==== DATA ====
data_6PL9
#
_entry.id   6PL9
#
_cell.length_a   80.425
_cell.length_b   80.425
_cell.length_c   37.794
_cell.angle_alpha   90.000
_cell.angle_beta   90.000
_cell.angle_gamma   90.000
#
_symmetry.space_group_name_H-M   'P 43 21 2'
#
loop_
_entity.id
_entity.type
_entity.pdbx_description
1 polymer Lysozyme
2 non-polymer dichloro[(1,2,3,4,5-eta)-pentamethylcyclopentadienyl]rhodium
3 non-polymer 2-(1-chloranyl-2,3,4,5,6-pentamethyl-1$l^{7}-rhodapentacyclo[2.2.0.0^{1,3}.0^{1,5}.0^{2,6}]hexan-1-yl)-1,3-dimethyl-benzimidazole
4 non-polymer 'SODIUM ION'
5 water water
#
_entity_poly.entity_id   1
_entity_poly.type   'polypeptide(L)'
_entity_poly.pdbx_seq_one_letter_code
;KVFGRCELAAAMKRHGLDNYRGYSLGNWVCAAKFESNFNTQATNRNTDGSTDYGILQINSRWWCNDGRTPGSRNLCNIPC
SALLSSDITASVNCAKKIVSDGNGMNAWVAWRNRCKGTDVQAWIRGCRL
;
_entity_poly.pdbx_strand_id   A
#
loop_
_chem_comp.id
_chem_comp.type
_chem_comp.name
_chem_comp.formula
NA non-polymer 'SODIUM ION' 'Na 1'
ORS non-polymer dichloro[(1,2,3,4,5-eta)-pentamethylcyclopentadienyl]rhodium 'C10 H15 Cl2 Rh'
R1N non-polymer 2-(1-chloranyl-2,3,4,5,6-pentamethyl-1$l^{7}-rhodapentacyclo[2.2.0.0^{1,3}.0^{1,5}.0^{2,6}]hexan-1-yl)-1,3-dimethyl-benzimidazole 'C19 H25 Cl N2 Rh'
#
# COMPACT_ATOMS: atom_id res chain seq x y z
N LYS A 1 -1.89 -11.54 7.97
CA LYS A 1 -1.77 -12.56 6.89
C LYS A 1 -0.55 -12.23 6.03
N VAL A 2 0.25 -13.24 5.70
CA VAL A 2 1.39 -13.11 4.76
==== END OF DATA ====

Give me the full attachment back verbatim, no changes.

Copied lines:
data_6PL9
#
_entry.id   6PL9
#
_cell.length_a   80.425
_cell.length_b   80.425
_cell.length_c   37.794
_cell.angle_alpha   90.000
_cell.angle_beta   90.000
_cell.angle_gamma   90.000
#
_symmetry.space_group_name_H-M   'P 43 21 2'
#
loop_
_entity.id
_entity.type
_entity.pdbx_description
1 polymer Lysozyme
2 non-polymer dichloro[(1,2,3,4,5-eta)-pentamethylcyclopentadienyl]rhodium
3 non-polymer 2-(1-chloranyl-2,3,4,5,6-pentamethyl-1$l^{7}-rhodapentacyclo[2.2.0.0^{1,3}.0^{1,5}.0^{2,6}]hexan-1-yl)-1,3-dimethyl-benzimidazole
4 non-polymer 'SODIUM ION'
5 water water
#
_entity_poly.entity_id   1
_entity_poly.type   'polypeptide(L)'
_entity_poly.pdbx_seq_one_letter_code
;KVFGRCELAAAMKRHGLDNYRGYSLGNWVCAAKFESNFNTQATNRNTDGSTDYGILQINSRWWCNDGRTPGSRNLCNIPC
SALLSSDITASVNCAKKIVSDGNGMNAWVAWRNRCKGTDVQAWIRGCRL
;
_entity_poly.pdbx_strand_id   A
#
loop_
_chem_comp.id
_chem_comp.type
_chem_comp.name
_chem_comp.formula
NA non-polymer 'SODIUM ION' 'Na 1'
ORS non-polymer dichloro[(1,2,3,4,5-eta)-pentamethylcyclopentadienyl]rhodium 'C10 H15 Cl2 Rh'
R1N non-polymer 2-(1-chloranyl-2,3,4,5,6-pentamethyl-1$l^{7}-rhodapentacyclo[2.2.0.0^{1,3}.0^{1,5}.0^{2,6}]hexan-1-yl)-1,3-dimethyl-benzimidazole 'C19 H25 Cl N2 Rh'
#
# COMPACT_ATOMS: atom_id res chain seq x y z
N LYS A 1 -1.89 -11.54 7.97
CA LYS A 1 -1.77 -12.56 6.89
C LYS A 1 -0.55 -12.23 6.03
N VAL A 2 0.25 -13.24 5.70
CA VAL A 2 1.39 -13.11 4.76